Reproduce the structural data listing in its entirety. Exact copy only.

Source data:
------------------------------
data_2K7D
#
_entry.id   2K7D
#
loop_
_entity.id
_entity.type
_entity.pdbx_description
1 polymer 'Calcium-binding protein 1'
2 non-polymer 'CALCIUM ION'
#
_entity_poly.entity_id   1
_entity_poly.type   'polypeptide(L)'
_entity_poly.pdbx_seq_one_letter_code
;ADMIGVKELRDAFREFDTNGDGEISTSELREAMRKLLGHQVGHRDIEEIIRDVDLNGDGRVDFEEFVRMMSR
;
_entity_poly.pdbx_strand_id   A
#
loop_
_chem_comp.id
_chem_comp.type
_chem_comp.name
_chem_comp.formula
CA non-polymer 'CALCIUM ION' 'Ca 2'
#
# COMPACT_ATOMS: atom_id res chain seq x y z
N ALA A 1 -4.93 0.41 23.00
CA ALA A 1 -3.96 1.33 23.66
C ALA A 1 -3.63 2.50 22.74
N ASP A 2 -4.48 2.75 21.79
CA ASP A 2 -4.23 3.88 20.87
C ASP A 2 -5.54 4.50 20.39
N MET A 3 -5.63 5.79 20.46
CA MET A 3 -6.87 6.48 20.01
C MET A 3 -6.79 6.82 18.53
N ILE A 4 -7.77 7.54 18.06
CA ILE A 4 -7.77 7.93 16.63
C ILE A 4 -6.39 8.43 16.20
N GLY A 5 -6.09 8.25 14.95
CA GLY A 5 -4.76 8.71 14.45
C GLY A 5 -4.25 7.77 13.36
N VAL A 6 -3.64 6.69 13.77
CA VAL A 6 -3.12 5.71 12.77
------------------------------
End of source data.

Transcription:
data_2K7D
#
_entry.id   2K7D
#
loop_
_entity.id
_entity.type
_entity.pdbx_description
1 polymer 'Calcium-binding protein 1'
2 non-polymer 'CALCIUM ION'
#
_entity_poly.entity_id   1
_entity_poly.type   'polypeptide(L)'
_entity_poly.pdbx_seq_one_letter_code
;ADMIGVKELRDAFREFDTNGDGEISTSELREAMRKLLGHQVGHRDIEEIIRDVDLNGDGRVDFEEFVRMMSR
;
_entity_poly.pdbx_strand_id   A
#
loop_
_chem_comp.id
_chem_comp.type
_chem_comp.name
_chem_comp.formula
CA non-polymer 'CALCIUM ION' 'Ca 2'
#
# COMPACT_ATOMS: atom_id res chain seq x y z
N ALA A 1 -4.93 0.41 23.00
CA ALA A 1 -3.96 1.33 23.66
C ALA A 1 -3.63 2.50 22.74
N ASP A 2 -4.48 2.75 21.79
CA ASP A 2 -4.23 3.88 20.87
C ASP A 2 -5.54 4.50 20.39
N MET A 3 -5.63 5.79 20.46
CA MET A 3 -6.87 6.48 20.01
C MET A 3 -6.79 6.82 18.53
N ILE A 4 -7.77 7.54 18.06
CA ILE A 4 -7.77 7.93 16.63
C ILE A 4 -6.39 8.43 16.20
N GLY A 5 -6.09 8.25 14.95
CA GLY A 5 -4.76 8.71 14.45
C GLY A 5 -4.25 7.77 13.36
N VAL A 6 -3.64 6.69 13.77
CA VAL A 6 -3.12 5.71 12.77